More US Banks Downgraded: Is Another Banking Collapse on the Horizon?
Two weeks after Moody's lowered the ratings of a large suite of US regional banks, S&P Global Ratings has now followed suit with its own round of concerning downgrades.
In a recent Bloomberg report, S&P Global delivered a pessimistic outlook for more lenders as a result of higher interest rates and the withdrawal of deposits.
In the research note, S&P clarified that challenging conditions in lending have led them to lower the ratings of five banks by a single level each: KeyCorp, Comerica Inc., Valley National Bancorp, UMB Financial Corp., and Associated Banc-Corp. Additionally, they've assigned negative outlooks to River City Bank and S&T Bank.
More specifically, that depositors have "shifted their funds into higher-interest-bearing accounts, increasing banks' funding costs," S&P said, adding, "The decline in deposits has squeezed liquidity for many banks while the value of their securities - which make up a large part of their liquidity - has fallen."
In Moody’s report two weeks ago, they attributed their series of bank downgrades to three main pillars, rising funding expenses, potential vulnerabilities in regulatory capital, and growing risks tied to loans connected with commercial real estate.
"US banks continue to contend with interest rate and asset-liability management risks with implications for liquidity and capital, as the wind-down of unconventional monetary policy drains system-wide deposits and higher interest rates depress the value of fixed-rate assets," Moody's analysts Jill Cetina and Ana Arsov said in the accompanying research note.
The Moody analysts went on to forecast a rather dire prediction for 2024.
"We continue to expect a mild recession in early 2024, and given the funding strains on the US banking sector, there will likely be a tightening of credit conditions and rising loan losses for US banks."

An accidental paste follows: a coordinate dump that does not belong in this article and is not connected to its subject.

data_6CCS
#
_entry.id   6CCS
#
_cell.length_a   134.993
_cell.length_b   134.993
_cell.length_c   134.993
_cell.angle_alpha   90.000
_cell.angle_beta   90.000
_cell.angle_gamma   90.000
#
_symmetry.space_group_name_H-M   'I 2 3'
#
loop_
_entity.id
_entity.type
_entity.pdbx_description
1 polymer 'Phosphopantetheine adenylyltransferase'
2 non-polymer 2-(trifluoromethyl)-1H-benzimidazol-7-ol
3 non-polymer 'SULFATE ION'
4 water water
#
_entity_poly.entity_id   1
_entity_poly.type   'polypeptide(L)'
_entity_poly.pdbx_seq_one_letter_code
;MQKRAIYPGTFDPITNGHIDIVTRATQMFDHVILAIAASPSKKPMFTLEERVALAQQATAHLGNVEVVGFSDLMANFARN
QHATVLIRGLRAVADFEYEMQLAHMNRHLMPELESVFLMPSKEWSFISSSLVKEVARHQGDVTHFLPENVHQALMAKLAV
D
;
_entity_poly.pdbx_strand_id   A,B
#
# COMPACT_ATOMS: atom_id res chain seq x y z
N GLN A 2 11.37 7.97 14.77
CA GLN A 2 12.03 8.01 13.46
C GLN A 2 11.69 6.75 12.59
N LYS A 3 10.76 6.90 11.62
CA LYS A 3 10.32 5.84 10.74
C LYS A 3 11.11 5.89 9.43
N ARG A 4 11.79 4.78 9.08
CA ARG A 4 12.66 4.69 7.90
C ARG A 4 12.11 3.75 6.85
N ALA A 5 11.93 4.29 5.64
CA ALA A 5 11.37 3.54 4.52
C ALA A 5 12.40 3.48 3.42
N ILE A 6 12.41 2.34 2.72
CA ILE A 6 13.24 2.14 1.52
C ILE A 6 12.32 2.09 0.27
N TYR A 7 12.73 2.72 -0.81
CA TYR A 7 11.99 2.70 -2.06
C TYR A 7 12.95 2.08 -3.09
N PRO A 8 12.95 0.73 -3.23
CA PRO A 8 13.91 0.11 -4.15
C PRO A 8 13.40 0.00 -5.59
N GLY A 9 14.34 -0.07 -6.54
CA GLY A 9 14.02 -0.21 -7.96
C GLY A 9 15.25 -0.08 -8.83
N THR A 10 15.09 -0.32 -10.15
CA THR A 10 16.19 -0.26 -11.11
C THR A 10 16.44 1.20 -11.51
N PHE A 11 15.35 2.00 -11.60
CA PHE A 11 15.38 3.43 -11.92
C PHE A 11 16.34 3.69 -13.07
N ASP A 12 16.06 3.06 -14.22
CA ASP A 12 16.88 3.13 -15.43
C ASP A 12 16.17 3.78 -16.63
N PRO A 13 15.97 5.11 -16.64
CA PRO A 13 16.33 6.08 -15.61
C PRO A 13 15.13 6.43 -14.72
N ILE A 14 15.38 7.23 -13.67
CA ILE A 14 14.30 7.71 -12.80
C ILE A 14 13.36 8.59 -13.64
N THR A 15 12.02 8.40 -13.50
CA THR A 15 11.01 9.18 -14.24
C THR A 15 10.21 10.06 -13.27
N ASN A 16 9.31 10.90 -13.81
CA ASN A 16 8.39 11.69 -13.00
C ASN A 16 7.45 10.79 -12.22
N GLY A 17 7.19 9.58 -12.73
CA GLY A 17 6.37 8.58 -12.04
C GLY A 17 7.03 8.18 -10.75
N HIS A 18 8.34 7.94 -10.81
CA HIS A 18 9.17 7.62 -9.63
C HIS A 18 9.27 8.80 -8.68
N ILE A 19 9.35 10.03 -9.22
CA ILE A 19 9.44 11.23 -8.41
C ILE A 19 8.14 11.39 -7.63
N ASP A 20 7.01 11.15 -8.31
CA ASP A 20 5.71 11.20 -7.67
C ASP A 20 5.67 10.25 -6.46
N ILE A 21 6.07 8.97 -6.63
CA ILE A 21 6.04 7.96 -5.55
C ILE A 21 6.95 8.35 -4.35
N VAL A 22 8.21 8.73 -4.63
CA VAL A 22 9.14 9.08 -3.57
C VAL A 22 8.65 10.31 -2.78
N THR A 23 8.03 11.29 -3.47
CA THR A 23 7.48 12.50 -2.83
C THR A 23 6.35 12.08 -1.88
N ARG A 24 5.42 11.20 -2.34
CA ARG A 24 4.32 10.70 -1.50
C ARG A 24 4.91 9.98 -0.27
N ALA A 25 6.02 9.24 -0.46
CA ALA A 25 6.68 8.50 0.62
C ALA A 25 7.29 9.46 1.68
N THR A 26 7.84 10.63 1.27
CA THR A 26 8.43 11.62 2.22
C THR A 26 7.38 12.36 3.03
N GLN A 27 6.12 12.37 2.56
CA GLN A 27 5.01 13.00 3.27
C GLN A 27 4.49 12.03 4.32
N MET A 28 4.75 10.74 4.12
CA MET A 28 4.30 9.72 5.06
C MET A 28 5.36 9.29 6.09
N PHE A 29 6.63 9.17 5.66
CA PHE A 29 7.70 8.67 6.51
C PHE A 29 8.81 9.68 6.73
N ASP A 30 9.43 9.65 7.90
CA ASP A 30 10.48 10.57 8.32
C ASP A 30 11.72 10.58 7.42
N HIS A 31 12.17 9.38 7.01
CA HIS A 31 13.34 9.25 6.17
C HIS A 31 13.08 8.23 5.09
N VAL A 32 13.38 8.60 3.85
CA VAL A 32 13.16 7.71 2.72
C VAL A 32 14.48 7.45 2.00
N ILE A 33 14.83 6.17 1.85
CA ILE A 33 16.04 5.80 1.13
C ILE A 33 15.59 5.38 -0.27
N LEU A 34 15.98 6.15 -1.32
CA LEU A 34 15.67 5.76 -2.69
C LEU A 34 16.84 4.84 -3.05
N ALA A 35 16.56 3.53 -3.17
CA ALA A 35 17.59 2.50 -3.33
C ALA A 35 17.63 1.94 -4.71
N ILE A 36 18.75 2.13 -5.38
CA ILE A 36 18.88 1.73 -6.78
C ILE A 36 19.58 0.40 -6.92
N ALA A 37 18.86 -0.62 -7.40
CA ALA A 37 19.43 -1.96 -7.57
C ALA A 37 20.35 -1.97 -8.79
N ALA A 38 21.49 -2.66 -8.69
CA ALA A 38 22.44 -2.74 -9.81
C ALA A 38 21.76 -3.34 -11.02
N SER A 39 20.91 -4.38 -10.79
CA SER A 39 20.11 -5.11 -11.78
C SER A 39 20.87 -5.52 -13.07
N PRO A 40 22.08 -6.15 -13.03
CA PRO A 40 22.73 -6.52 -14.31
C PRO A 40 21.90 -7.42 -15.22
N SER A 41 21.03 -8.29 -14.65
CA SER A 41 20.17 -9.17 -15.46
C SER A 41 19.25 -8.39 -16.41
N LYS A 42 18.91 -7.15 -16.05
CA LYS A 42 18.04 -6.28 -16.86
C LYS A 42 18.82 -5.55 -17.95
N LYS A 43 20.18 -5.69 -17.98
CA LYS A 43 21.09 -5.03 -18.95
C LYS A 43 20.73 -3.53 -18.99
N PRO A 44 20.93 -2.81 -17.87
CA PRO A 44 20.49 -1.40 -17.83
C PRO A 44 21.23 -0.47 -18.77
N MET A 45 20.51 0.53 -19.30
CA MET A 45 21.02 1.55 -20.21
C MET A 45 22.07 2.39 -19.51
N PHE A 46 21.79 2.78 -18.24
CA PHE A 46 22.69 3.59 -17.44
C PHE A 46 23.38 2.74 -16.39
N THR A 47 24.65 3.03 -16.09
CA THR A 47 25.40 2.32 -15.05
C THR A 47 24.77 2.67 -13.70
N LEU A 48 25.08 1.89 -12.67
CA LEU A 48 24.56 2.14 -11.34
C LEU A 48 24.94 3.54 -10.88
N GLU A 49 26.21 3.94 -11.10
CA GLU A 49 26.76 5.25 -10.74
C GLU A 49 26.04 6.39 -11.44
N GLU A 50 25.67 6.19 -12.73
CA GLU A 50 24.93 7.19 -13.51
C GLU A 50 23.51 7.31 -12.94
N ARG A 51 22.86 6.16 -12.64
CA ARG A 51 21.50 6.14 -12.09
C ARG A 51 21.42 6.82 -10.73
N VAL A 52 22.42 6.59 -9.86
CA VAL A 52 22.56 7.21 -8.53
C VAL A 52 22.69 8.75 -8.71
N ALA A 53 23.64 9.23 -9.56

These challenges in the banking sector align with the Federal Reserve's series of substantial interest rate hikes, reaching levels not seen in over two decades. While the full ramifications of this tightening cycle might not have fully materialized, S&P has cautioned that elevated rates are placing stress on borrowers.
This scenario mirrors Fitch Ratings' recent decision to downgrade the highest credit rating of the U.S. government. Fitch analyst Chris Wolfe even suggested the potential for another round of upheaval in the banking industry, with the prospect of widespread rating downgrades, even affecting major players such as JPMorgan Chase.
Now that would be a disaster of epic proportions.
Amidst all these developments, the KBW Bank Index, which tracks major U.S. banks, remains at levels similarly observed in March—a time when several regional banks encountered significant difficulties.
Clearly, the US banking system has been unstable for some time, as bank credit ratings are not merely downgraded overnight. However, the fact that traditional credit agencies have now at this point chosen to conform their ratings to the reality of the US banking sector, could mean there is a lot more damage to come, as the evidence for further banking collapses has become too great for these establishment agencies to ignore.